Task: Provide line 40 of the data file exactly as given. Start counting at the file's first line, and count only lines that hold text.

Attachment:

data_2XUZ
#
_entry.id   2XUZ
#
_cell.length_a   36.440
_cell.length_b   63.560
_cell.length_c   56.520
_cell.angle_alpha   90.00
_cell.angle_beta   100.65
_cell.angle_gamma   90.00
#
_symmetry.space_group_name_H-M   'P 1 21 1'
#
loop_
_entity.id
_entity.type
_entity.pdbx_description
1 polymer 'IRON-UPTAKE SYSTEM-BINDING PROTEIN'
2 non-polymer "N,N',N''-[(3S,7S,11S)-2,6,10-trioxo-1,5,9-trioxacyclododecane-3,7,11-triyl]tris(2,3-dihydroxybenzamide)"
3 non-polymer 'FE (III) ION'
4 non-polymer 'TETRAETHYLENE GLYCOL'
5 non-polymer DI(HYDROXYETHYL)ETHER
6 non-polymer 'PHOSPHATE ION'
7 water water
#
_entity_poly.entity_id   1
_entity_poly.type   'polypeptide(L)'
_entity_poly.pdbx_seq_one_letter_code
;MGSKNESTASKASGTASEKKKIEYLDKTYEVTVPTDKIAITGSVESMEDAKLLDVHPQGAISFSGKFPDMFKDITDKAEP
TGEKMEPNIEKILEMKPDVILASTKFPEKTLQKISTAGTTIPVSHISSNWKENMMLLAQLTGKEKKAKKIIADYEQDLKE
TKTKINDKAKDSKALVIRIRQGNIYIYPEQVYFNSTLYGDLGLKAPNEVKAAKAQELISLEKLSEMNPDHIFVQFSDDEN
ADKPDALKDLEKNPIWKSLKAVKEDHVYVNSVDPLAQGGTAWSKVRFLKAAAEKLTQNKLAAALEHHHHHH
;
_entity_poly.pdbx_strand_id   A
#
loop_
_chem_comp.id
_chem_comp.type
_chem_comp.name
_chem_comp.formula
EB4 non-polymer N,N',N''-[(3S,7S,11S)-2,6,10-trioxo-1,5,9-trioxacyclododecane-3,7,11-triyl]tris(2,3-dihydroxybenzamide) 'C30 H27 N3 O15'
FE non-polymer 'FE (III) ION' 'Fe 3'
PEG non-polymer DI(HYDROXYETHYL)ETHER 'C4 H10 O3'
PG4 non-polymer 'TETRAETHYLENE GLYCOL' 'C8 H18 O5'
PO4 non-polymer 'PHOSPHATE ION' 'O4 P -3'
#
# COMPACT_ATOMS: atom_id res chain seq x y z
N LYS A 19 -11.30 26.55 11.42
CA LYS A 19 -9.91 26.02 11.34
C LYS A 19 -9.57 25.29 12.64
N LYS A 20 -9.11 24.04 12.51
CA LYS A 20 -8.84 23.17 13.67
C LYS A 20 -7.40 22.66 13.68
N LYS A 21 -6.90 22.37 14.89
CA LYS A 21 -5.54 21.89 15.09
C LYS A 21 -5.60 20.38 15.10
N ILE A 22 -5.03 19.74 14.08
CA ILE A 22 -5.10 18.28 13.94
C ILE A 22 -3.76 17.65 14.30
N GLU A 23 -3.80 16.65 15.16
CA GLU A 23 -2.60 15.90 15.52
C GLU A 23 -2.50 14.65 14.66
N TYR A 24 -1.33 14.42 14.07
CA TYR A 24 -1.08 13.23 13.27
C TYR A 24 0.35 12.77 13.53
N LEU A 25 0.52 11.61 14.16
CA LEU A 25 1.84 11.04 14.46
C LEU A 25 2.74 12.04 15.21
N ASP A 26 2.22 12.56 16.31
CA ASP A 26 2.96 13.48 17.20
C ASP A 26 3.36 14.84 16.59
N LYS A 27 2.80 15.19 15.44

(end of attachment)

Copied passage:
_chem_comp.formula